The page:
One of the small annoyances of modern life is the proliferation of “nag” screens which pop up like flies on almost every website you visit and have to be swatted away before the content becomes visible.
It’s not only data protection legislation that is to blame for this, though that does account for the cookie notices at the gateway to every site. “We value your privacy” is the mantra of publishers who mean exactly the opposite.
The latest trend is for pop-ups to interrupt your reading, a few seconds after you thought you had clicked everything you had to, in order to carry on with your life. These will typically invite you to input your email address so you can be sent spam under the guise of “newsletters” or special offers.
This has happened with such uniformity because it is an out-of-the-box function of Wordpress, the most popular software for creating websites – used by corporation as well as individuals. The same platform also facilitates those “chat now” bubbles at the bottom of the screen, as well as other bells and whistles that make sites look “professional”. Web developers often charge their clients per feature, so they are keen to include as many as possible.
For for those who find them an irritation rather than an enhancement, a few workarounds are available, though none are bulletproof, and you may find yourself doing the online equivalent of herding cats.
If you use Chrome to browse the internet, as most of us now do, an extension called Poper Blocker (sic) does a reasonable job of zapping marketing overlays before they have had a chance to interrupt you. It will also stop malicious popups that appear under the page you’re viewing, in the hope that you won’t notice. It does not prevent the appearance of adverts, but will usually work in tandem with any separate ad blocker you have.
You install it like any Chrome extension, from within the browser itself. The easiest way is simply by Googling the name and then clicking the “add to Chrome” button.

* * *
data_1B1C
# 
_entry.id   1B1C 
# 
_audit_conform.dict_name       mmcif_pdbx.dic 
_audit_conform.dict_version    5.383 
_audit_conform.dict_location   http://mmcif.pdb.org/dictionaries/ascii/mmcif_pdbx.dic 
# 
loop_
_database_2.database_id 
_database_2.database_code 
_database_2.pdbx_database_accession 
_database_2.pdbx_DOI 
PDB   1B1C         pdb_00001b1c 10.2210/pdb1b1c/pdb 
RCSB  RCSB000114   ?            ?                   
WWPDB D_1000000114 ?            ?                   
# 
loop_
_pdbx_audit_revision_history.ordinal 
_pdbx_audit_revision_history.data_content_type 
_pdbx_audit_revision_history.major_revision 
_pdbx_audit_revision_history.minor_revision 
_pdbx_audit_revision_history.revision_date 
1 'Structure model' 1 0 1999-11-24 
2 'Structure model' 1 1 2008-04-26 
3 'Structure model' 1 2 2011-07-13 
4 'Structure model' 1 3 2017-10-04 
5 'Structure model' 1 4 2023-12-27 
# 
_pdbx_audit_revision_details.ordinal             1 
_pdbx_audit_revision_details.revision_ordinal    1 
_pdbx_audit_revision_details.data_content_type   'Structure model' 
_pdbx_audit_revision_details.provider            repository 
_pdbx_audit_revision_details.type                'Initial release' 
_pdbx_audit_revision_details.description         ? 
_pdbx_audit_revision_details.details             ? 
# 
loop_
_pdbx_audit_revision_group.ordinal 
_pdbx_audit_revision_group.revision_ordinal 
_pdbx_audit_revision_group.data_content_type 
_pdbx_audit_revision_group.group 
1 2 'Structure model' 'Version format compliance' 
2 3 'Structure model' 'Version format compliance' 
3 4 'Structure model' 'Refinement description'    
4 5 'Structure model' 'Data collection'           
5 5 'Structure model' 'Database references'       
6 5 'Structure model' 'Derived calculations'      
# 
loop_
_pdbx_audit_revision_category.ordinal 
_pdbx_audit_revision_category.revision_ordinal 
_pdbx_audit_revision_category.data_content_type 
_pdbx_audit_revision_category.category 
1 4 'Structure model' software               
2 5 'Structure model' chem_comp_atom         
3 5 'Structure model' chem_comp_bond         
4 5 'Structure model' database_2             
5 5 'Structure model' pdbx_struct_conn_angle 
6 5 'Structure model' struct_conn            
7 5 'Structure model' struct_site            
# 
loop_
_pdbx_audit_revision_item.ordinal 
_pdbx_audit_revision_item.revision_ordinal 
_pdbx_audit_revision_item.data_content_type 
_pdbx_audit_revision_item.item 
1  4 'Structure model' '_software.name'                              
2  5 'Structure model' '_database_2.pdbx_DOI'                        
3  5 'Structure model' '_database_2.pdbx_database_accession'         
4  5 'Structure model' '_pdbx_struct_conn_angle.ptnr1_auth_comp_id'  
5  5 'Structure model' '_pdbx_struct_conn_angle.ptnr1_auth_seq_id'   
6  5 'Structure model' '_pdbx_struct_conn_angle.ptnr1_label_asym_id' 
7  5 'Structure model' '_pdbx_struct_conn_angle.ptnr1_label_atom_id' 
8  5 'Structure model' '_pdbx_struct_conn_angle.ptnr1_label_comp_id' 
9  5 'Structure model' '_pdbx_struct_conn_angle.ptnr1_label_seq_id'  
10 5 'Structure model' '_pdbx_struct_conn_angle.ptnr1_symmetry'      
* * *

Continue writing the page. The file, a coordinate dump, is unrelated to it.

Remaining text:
Another add-on, AutoplayStopper, is designed to prevent the automatic playback of videos on sites you visit. Publishers are fond of using this technique because it counts as a “view”, whether you wanted to see it or not. AutoplayStopper will replace the footage with a simple thumbnail image.
Chrome itself has a feature, buried within its menu system, to disable another source of annoyance – those pop-ups that ask you to allow a website to send you notifications. Unless the site in question is your email client, it’s extremely unlikely you will want to ever hear from it, but the default arrangement is to have to decline each one individually.
But you can turn them all off by going to Chrome’s settings menu – click the three dots at the top-right of the screen to access it – and searching there for Notifications. Disabling the recommended option to “ask before saving” will, in theory, do the trick – although in practice it can be hit-or-miss.
As for the cookie notices themselves, an add-on called “I Don’t Care About Cookies” should zap most of them, even though it predates the EU data protection regulations that have been in force since last year. However, while it is doubtless true that you indeed don’t care about them, you should be aware that in swatting away the nag screens, you are also agreeing to most of the data collection, advert personalisation and other rubbish they want to send you.
That’s not necessarily a problem – most of it is harmless – but if you’re worried, you can clear your browser’s cache of cookies at any time by clicking Control-Shift-Delete while in Chrome and selecting the options you want.